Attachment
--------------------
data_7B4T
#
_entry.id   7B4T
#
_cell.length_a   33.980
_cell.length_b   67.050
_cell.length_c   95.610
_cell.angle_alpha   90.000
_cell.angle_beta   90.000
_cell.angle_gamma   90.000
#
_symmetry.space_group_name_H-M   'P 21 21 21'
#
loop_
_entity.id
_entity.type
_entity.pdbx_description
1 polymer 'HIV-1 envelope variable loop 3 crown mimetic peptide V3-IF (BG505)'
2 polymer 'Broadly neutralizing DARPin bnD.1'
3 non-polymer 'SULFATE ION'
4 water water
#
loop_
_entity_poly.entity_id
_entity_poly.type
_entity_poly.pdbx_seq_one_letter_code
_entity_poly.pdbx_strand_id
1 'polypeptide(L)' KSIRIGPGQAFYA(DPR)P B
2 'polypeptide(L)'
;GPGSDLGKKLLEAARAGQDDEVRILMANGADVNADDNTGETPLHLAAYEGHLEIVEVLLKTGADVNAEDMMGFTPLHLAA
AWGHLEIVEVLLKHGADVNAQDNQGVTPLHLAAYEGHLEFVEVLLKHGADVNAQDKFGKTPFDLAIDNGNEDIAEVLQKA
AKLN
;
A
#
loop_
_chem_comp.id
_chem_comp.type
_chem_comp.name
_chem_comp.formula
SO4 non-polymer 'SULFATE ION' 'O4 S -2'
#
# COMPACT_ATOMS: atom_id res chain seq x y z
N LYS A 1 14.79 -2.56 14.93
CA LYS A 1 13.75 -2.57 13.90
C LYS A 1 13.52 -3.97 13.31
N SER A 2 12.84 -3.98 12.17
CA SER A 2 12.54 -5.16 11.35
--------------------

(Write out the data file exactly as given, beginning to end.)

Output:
data_7B4T
#
_entry.id   7B4T
#
_cell.length_a   33.980
_cell.length_b   67.050
_cell.length_c   95.610
_cell.angle_alpha   90.000
_cell.angle_beta   90.000
_cell.angle_gamma   90.000
#
_symmetry.space_group_name_H-M   'P 21 21 21'
#
loop_
_entity.id
_entity.type
_entity.pdbx_description
1 polymer 'HIV-1 envelope variable loop 3 crown mimetic peptide V3-IF (BG505)'
2 polymer 'Broadly neutralizing DARPin bnD.1'
3 non-polymer 'SULFATE ION'
4 water water
#
loop_
_entity_poly.entity_id
_entity_poly.type
_entity_poly.pdbx_seq_one_letter_code
_entity_poly.pdbx_strand_id
1 'polypeptide(L)' KSIRIGPGQAFYA(DPR)P B
2 'polypeptide(L)'
;GPGSDLGKKLLEAARAGQDDEVRILMANGADVNADDNTGETPLHLAAYEGHLEIVEVLLKTGADVNAEDMMGFTPLHLAA
AWGHLEIVEVLLKHGADVNAQDNQGVTPLHLAAYEGHLEFVEVLLKHGADVNAQDKFGKTPFDLAIDNGNEDIAEVLQKA
AKLN
;
A
#
loop_
_chem_comp.id
_chem_comp.type
_chem_comp.name
_chem_comp.formula
SO4 non-polymer 'SULFATE ION' 'O4 S -2'
#
# COMPACT_ATOMS: atom_id res chain seq x y z
N LYS A 1 14.79 -2.56 14.93
CA LYS A 1 13.75 -2.57 13.90
C LYS A 1 13.52 -3.97 13.31
N SER A 2 12.84 -3.98 12.17
CA SER A 2 12.54 -5.16 11.35